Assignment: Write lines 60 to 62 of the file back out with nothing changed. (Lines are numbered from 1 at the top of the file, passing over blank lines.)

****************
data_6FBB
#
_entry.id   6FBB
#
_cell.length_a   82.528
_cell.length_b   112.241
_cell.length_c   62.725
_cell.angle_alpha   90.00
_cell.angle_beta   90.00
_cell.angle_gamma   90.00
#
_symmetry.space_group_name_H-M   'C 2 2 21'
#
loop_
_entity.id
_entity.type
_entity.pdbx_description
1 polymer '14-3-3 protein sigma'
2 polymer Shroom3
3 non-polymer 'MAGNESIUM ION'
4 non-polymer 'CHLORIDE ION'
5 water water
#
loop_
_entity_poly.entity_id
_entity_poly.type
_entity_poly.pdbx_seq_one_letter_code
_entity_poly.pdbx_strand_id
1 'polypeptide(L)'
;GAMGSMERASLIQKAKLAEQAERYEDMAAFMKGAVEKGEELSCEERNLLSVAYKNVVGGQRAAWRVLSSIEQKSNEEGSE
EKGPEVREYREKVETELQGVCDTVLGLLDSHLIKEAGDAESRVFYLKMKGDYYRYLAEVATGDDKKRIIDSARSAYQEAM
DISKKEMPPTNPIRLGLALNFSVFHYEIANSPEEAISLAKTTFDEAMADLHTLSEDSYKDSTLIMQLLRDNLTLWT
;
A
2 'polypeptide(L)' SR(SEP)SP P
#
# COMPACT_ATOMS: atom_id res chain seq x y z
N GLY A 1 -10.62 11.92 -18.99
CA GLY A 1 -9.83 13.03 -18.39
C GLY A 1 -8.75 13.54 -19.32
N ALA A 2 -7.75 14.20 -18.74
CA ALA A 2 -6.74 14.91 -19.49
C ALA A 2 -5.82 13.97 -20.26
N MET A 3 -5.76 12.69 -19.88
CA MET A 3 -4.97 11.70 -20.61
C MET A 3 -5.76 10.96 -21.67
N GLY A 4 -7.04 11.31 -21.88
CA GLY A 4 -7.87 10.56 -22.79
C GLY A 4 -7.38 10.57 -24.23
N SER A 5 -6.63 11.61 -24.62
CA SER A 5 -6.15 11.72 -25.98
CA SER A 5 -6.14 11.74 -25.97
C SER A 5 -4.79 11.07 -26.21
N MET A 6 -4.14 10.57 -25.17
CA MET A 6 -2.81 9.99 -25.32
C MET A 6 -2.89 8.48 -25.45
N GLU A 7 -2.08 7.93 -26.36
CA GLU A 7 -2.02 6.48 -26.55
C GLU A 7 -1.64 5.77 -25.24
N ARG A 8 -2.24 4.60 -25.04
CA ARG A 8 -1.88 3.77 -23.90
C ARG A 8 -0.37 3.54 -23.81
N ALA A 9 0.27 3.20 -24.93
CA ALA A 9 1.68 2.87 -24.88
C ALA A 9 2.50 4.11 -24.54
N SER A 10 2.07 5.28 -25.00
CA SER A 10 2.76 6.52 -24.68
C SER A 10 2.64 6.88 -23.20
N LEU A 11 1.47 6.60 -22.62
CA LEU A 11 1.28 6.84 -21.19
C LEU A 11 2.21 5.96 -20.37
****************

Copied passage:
N ARG A 8 -2.24 4.60 -25.04
CA ARG A 8 -1.88 3.77 -23.90
C ARG A 8 -0.37 3.54 -23.81